By Cori McKeown, solicitor in the Will, Trust and Estate Disputes team

The importance of ensuring that experts who are instructed to prepare reports on testamentary capacity are provided with all-inclusive instructions, that provide a complete picture in to the nature of the report required, has been highlighted in the recent decision handed down in Hughes v Pritchard and others [2021] EWHC 1580 (Ch).

The case involved the estate of Evan Hughes, who passed away in March 2017. His estate was to be administered in accordance with a Will executed in 2016, only months before Evan‘s son tragically took his own life.

Evan had three children namely, Elfed, Carys and Gareth and he owned substantial assets including over 150 acres of farmland, a bungalow cottage and shares in a family building company which all three children worked for. Elfred had worked incredibly long hours alongside his father on the farmland and it was understood by Elfred, and his family, that Evan’s shares in the company would be left to Gareth and Carys equally and the farmland would be Elfred’s. Wills were executed by Evan in both 1990 and 2005 which reflected this intention.

In 2016, Evan’s son Elfred, took his own life which undoubtedly had a considerable impact on the wider family and in particular Evan, given the close working relationship they had maintained for many years. In addition to this, Evan’s cognitive function had been in decline since 2015, following a diagnosis of early onset dementia.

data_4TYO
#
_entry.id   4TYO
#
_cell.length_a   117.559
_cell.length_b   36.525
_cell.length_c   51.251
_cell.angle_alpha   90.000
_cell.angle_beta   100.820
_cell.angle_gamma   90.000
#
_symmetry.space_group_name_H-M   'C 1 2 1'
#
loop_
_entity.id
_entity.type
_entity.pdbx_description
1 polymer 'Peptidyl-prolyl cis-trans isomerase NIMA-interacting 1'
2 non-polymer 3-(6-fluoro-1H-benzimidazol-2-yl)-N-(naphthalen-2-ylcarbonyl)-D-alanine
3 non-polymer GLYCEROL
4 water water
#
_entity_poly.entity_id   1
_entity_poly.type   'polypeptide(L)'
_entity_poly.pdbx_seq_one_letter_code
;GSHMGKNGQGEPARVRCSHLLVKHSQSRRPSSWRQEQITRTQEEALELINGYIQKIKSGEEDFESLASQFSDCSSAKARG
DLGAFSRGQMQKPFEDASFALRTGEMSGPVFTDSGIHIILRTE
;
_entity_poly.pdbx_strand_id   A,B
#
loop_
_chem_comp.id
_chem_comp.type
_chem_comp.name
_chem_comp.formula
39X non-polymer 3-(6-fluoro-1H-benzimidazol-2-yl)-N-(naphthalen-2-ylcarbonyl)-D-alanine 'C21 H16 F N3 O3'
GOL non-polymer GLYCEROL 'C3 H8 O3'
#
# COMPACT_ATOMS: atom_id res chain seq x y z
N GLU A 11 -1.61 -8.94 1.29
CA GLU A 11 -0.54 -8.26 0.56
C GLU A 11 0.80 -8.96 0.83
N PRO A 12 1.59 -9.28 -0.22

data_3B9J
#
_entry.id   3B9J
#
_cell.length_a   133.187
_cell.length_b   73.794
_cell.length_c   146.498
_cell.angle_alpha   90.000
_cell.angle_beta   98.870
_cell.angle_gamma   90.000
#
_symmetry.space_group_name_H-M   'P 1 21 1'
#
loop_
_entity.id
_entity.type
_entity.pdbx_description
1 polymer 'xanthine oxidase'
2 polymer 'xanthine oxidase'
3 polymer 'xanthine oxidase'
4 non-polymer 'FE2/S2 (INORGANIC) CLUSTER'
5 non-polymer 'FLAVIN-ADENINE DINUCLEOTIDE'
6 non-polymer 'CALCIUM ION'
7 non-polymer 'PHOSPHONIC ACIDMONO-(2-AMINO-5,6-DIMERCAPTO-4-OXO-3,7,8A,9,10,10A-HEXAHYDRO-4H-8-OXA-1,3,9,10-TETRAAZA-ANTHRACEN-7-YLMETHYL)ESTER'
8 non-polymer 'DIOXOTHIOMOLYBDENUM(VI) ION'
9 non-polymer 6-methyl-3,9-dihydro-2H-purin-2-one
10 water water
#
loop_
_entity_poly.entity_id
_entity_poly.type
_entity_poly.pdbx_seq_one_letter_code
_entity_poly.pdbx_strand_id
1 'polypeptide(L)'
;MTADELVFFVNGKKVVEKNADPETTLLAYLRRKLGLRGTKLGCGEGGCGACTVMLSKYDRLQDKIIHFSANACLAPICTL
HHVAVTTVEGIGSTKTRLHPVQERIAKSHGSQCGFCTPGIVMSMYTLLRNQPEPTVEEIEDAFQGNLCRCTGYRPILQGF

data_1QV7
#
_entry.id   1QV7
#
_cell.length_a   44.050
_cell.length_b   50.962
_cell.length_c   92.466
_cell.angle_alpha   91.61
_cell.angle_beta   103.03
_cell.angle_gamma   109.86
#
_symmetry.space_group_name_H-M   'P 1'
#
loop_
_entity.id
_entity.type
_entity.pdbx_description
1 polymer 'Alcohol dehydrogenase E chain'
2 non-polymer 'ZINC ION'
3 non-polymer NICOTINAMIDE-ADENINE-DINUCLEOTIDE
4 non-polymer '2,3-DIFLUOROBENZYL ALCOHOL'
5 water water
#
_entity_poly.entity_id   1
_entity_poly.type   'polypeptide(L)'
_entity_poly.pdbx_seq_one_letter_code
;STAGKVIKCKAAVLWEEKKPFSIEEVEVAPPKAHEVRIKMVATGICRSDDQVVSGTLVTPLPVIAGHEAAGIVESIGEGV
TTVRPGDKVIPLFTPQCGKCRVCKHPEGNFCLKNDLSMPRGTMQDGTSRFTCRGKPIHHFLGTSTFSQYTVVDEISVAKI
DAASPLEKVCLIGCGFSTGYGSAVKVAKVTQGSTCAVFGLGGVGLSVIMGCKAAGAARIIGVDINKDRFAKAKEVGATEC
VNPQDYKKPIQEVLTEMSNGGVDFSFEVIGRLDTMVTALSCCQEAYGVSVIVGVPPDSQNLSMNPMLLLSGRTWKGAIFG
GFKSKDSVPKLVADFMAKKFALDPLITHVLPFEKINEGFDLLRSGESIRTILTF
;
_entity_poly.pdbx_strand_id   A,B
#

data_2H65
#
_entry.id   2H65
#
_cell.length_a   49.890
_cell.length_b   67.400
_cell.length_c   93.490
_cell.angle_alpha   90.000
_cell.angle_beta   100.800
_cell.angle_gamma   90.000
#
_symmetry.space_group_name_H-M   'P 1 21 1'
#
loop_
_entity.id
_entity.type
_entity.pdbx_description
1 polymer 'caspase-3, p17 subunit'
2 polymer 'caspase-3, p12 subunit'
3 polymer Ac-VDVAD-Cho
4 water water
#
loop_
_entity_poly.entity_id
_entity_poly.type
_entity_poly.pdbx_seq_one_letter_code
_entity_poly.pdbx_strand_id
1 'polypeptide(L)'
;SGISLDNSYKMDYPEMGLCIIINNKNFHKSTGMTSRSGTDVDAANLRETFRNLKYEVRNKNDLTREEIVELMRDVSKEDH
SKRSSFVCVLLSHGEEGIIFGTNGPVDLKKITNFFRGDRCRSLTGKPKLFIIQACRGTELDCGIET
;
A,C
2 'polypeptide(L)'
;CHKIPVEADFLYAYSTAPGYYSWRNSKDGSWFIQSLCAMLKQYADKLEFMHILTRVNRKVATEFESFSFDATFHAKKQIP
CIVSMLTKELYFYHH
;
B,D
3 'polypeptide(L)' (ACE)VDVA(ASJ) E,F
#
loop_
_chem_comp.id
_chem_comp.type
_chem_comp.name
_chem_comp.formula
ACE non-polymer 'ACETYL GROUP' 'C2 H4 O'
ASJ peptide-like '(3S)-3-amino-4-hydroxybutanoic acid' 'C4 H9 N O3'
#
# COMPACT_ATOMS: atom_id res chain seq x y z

In the months following Elfred’s death, Evan’s son Gareth, took him to a firm of solicitors to provide his instructions to make a new Will, the main changes of which were to leave the majority of the land to Gareth with the remaining land left to Elfred’s widow for life, passing to her three sons equally on her death.

A capacity assessment was responsibly sought by the solicitors instructed in accordance with the 'golden rule' set out in Kenward v Adams [1975] from Dr Pritchard, clinical psychologist, who concluded that Evan had the requisite capacity to make the Will.

The validity of the 2016 Will was challenged on the grounds that Evan lacked the requisite testamentary capacity; lack of knowledge and approval and that the Will was subject to undue influence by Gareth, who the Will made significant provision for. The case reached trial, at which Dr Pritchard felt that he had been misled in his own assessment; in that he was of the understanding only minor changes were being made to his earlier 2005 Will.

Subsequently, the trial judge HHJ Jarman QC determined that Evan did in fact lack the requisite testamentary capacity and the 2016 Will was set aside.

Despite sensible steps being cautiously taken by the instructing solicitors to obtain a capacity assessment before taking instructions, the findings made in the case demonstrate the importance of fully briefing any expert instructed to ensure that a full picture on the individuals’ circumstances and the impact a Will may have is provided, opposed to just the changes or terms of a Will sought.